D&D 5E Grey beard culture question about critical role

I've been playing D&D since the red box. I am now 52 and playing with a group who is heavily influenced by critical role. I've only watched snippets of critical role, but I'm happy it has brought younger folks to the table.

I adjusted to the new group by using the digital tools as opposed to the paper character sheets.

I often feel like I am playing in parallel to them sometimes. Our DM is incredible, and everyone around the table is having tons of fun. The DM makes puzzles, props, and is not hewn to a rigid following of any CR story, although we use Exandria as a setting. I feel like I'm not 100% "there". I feel like they are playing D&D, but speaking it in a heavily accented version. I want to speak their language a bit better and dive into the game fully as they understand D&D.

Any other long time players have any advice for adjusting into critical role dialect a bit better?
 

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Any specific examples? Do they focus on different things than you are used to? Skip over things you normally consider a big part of the game?
It's like the language / cadence. Or maybe the things they "expect D&D to be". A few examples:
  1. the interchange with merchants is not not something I'm accustomed to - this seems to be a big part of the experience
  2. the depth-of-character is really impressive, but again, I'm simply not accustomed to it - the group is "really in character" at the table
  3. the killing move, "how do you want to do this" is something new to me
  4. the mechanics of the game seem to be less important than the story of the game
Again, my DM is really amazing (I introduced D&D to him many years ago), and I'm having a very fun time, but I'm just...not...quite...connecting.
 


Morrus

Well, that was fun
Staff member
It's like the language / cadence. Or maybe the things they "expect D&D to be". A few examples:
  1. the interchange with merchants is not not something I'm accustomed to - this seems to be a big part of the experience
  2. the depth-of-character is really impressive, but again, I'm simply not accustomed to it - the group is "really in character" at the table
  3. the killing move, "how do you want to do this" is something new to me
  4. the mechanics of the game seem to be less important than the story of the game
Again, my DM is really amazing (I introduced D&D to him many years ago), and I'm having a very fun time, but I'm just...not...quite...connecting.
I don’t think any of that is unique to Critical Role. While my group isn’t heavy RP (just not our style), the other stuff we’ve been doing for years. Like your #3 there we were doing back in the 80s.

I think it’s just that every group is different. Go to another group and it will be entirely different again. This isn’t really anything to do with age or CR, irs just the nature (and beauty) of our hobby and always has been.
 

UngainlyTitan

Legend
Supporter
I was beginning to post before you made this response. So to follow on from my pervious post. I only once came across a similar type of game back in the day and that group were theatre types also. Though the DM was much more controlling.

It's like the language / cadence. Or maybe the things they "expect D&D to be". A few examples:
  1. the interchange with merchants is not not something I'm accustomed to - this seems to be a big part of the experience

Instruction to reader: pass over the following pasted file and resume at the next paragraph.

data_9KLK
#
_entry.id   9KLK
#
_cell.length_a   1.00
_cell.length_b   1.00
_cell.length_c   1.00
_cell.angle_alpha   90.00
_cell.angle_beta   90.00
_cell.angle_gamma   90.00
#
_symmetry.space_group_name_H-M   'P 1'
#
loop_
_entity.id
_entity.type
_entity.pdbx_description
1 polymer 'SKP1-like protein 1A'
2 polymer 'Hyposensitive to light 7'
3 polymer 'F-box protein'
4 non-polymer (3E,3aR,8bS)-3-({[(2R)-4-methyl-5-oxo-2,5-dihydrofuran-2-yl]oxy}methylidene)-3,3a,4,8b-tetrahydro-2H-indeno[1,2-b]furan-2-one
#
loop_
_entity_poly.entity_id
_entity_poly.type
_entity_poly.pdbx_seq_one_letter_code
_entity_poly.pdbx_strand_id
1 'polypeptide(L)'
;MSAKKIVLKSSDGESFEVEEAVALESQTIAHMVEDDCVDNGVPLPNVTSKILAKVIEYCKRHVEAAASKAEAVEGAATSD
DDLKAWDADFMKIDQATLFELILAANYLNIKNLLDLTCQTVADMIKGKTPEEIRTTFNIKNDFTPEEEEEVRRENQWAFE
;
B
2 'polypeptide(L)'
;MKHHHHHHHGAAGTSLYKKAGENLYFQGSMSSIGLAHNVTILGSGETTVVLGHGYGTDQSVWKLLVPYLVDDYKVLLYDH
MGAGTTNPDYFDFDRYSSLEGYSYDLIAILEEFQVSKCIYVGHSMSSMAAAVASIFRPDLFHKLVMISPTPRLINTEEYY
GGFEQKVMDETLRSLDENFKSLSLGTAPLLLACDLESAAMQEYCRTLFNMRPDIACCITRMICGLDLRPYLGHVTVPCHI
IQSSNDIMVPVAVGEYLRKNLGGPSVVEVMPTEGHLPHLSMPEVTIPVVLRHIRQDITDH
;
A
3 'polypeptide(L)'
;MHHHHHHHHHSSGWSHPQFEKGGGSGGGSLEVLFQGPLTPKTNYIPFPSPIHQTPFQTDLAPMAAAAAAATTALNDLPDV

2. the depth-of-character is really impressive, but again, I'm simply not accustomed to it - the group is "really in character" at the table
In character in play is very much in the CR style as is moving the story along and engaging with the DM to carry the story. Combat action are often done that make narrative sense, rather than combat optimal as are character build decisions. The story and narrative sense is a central feature of the CR style.

  1. the killing move, "how do you want to do this" is something new to me
It is new to me also but I see where they are coming from.
  1. the mechanics of the game seem to be less important than the story of the game
Very much so, if the mechanics of the game clash with the narrative sense, Mat Mercer will come down on the side of narrative. I do not always agree with his decision on this because sometime he disempowers the players, but I would play at his table. Not sure if they would invite me back, don't know if I am too set in my way to rp at that standard :D but I think I would enjoy the game.
Again, my DM is really amazing (I introduced D&D to him many years ago), and I'm having a very fun time, but I'm just...not...quite...connecting.
Are you having fun and is anyone complaining? If you are and nobody else is too bothered then sit back and enjoy the ride.
 

tetrasodium

Legend
Supporter
It's like the language / cadence. Or maybe the things they "expect D&D to be". A few examples:
  1. the interchange with merchants is not not something I'm accustomed to - this seems to be a big part of the experience
  2. the depth-of-character is really impressive, but again, I'm simply not accustomed to it - the group is "really in character" at the table
  3. the killing move, "how do you want to do this" is something new to me
  4. the mechanics of the game seem to be less important than the story of the game
Again, my DM is really amazing (I introduced D&D to him many years ago), and I'm having a very fun time, but I'm just...not...quite...connecting.
On that last point.. CR is a bunch of professional voice actors putting on a for profit production intended to entertain the viewer. D&d is almost always intended to entertain the plsyers(and gm).

There is no deeper meaning unless your gm is doing some kind of house rule stuff beyond letting them engage in free form roleplaying because they happen to get the killing blow
 

I think there is something to be said that, broad strokes, there are generational divides in gaming culture. I say this as someone who has been gaming for around 40 yrs and really doesn't click with what seems to be the attitude of most long term gamers online. All that said, for most gamers, their sample size will always be very small, and online attitudes traditionally are guided by people with high personal investment, which often leads to having hard set opinions. I have been watching S3 of CR and yeah, I see game elements which would just not click for me if I was at the table. But I also see things which I admire and have stolen for my own games. The only time I really feel the need to call out anyone for "gaming wrong" is if they do harm or gatekeep.